My father used to talk about Marcial Lalanda and Domingo Ortega, who were his favourite toreros and I remember how he hated the snobbism of some aficionados when they talked about certain toreros de arte. He was a firm believer in the famaus phrase "Los toreros de valor a mandar, y los de arte a rellenar" (the toreros with bravery to lead and the artistic toreros to fill-in). He didn't say no to true art, such as that seen at times in Cagancho, who was his favourite torero de arte, in the same way that I myself cannot deny the touch of duende, all too seldom revealed, by Rafael de Paula or Curro Romero. No, I can never say no to this, and yet I have always leaned more towards toreros largos; "long" or complete toreros, dominating all the suertes. I once saw Miguelin sweep Antonio Ordóñez off thie ground during a mano a mano in La Línea, (strangely enough, Michael Wigram mentioned that same corrida in his recent article on the Maestro of Ronda!) Diego Puerta often outshining Camino, and Jaime Osios, El Viti or Paquirri doing the same thing to Curro Romero, Manzanares and others. It's funny - if you look back. Paco Camino never cut more than 2 ears in the Maestranza on one bull, nor did Manzanares; neither of them ever opened the Puerta del Principe in the so called Number One Plaza del Arte. When you consider this, it is remarkable that two of the last toreros who cut a tail there were Diego Puerta and Ruiz Miguel - both toreros de valor. How can people deny the importance of Ruíz Miguel, or, more recently, of César Rincón, (and, more recently. Tato and Liria) fighting those huge, complicated torazos of theirs, particularly in rings like Madrid, Pamplona, or Bilbao? Compare them to that other type of torero, with their studied mannerisms, only thinking about the aesthetic effect of the poses they strike, fighting shaved, undersized and often completely invalid animals; they need the toros de arte, as Juan Pedro Domecq calls his animáis. Real bullshit indeed!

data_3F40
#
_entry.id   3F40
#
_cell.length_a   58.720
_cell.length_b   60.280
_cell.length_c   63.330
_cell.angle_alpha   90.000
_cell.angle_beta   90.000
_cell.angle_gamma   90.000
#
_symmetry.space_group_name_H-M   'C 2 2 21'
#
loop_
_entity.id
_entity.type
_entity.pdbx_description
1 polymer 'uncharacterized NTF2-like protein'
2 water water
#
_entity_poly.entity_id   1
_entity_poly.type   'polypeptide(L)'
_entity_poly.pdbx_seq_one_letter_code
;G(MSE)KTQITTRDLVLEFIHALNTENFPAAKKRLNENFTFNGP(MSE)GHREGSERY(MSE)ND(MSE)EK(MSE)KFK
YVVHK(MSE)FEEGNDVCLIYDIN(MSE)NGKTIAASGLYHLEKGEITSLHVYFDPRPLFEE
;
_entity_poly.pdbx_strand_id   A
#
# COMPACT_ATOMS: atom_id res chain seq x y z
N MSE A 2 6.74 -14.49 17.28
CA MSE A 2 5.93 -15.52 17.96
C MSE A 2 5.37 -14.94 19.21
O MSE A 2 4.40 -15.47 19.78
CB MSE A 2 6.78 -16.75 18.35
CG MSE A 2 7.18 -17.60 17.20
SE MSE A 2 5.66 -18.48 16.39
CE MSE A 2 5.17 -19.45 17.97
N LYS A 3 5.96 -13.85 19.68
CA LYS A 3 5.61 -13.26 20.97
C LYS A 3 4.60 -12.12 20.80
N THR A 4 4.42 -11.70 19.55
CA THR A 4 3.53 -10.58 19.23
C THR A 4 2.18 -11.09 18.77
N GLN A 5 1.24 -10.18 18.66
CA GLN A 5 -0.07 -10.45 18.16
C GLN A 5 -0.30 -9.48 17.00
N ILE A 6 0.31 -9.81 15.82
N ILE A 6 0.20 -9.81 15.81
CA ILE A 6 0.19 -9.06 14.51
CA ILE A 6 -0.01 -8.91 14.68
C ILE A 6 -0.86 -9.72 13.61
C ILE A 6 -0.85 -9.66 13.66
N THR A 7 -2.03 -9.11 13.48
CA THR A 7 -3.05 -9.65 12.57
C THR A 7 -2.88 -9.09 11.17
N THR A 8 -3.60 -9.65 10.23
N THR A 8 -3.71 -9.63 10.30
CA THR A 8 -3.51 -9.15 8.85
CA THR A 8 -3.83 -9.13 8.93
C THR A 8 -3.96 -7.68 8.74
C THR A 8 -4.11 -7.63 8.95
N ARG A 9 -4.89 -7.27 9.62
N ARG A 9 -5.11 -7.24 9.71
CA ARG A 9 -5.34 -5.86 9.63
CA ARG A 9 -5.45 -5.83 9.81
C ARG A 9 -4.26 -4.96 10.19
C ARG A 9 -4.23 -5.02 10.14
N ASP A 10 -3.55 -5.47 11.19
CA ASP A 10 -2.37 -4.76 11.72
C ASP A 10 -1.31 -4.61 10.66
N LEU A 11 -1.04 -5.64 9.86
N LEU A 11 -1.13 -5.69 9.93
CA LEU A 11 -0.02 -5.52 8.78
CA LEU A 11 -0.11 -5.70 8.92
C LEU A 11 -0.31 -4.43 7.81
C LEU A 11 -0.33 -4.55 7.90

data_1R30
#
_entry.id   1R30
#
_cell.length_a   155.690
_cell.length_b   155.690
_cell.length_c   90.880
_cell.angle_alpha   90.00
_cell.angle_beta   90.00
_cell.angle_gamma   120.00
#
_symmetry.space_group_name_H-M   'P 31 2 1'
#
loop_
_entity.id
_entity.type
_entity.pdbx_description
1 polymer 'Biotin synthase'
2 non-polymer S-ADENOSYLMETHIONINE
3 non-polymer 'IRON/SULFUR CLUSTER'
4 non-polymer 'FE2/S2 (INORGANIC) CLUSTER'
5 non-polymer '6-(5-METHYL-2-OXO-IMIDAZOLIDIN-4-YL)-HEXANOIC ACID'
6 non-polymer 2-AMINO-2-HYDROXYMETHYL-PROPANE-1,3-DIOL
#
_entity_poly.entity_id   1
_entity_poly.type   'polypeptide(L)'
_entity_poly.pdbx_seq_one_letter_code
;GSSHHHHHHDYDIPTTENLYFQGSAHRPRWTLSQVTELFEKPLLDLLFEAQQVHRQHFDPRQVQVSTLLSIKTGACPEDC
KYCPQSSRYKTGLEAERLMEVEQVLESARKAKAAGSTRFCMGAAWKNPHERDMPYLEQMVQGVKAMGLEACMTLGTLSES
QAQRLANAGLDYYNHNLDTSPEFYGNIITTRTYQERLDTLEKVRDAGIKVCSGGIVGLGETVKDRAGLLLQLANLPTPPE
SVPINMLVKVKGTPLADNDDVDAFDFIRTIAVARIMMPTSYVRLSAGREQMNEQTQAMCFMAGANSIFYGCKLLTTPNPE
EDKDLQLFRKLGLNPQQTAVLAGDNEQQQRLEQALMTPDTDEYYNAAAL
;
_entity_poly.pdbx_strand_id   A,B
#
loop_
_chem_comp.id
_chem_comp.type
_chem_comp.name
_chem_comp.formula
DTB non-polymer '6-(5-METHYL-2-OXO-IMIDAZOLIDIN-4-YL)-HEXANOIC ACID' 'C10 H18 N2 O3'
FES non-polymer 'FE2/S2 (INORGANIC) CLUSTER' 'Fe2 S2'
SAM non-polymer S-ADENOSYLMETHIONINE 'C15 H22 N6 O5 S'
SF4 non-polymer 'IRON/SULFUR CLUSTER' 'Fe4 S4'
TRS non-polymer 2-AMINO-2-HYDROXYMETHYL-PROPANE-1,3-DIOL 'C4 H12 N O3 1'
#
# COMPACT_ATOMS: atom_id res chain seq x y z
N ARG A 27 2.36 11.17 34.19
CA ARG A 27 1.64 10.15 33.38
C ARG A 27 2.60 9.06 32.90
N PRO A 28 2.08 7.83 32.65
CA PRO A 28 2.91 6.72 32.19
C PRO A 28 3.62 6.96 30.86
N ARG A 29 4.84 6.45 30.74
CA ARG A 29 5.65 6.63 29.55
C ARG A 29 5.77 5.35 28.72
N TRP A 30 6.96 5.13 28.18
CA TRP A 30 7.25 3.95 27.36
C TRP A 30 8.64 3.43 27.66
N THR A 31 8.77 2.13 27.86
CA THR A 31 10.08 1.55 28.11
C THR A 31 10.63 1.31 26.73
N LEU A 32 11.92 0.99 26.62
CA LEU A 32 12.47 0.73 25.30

La Maestranza and Sevilla (by far my favourite place in Spain, along with Ronda) deserves better. Curro Romero, Manolo Vázquez and Antoñete are perhaps the only exceptions which I can accept, because of the important performances they have given there and because of their consistency in Madrid over the years - even if I would rather see Paula and Curro in Jerez. Take the last 17 Seville Ferias from 1981 to 1996.1fithadn't been for the Paquirris, Espartacos and, last year, the duel between El Tato and Pepín Liria with those brave S anchez Ibarguen animals, we wouldn't have see anything. A few small isolated details from other toreros is not good enough for me! During last season, and apart from that one day during the Seville Fair (Tato and Liria are not normally favourites of mine) the only thing of any importance which I can recall seeing was Ponce with that memorable Valdefresno bull in Las Ventas. I hate to admit it, but I have been extremely disappointed withLa Fiesta of late; I would rather watch and visit the world of Road Racing, which has been my N° 1 passion since the 1950's. On a motorbike in the Isle of Man at 180 miles per hour, you are really risking your life at every second; sadly, nowadays the same cannot often be said in bullfighting. Otherwise, can you explain why a torero like Ordóñez once remarked that "to be a first class figura, you must be willing to really risk your life at least six or eight times a year?" - aiming for Madrid, Seville, Bilbao or some special occasion like the Beneficencia fight. What happens to all the other corridas that a torero fights during the season? 

    All my fellow aficionados have my deepest respect for your preferences; but in my opinion, every torero should ultimately be judged according to the type of bull he is facing.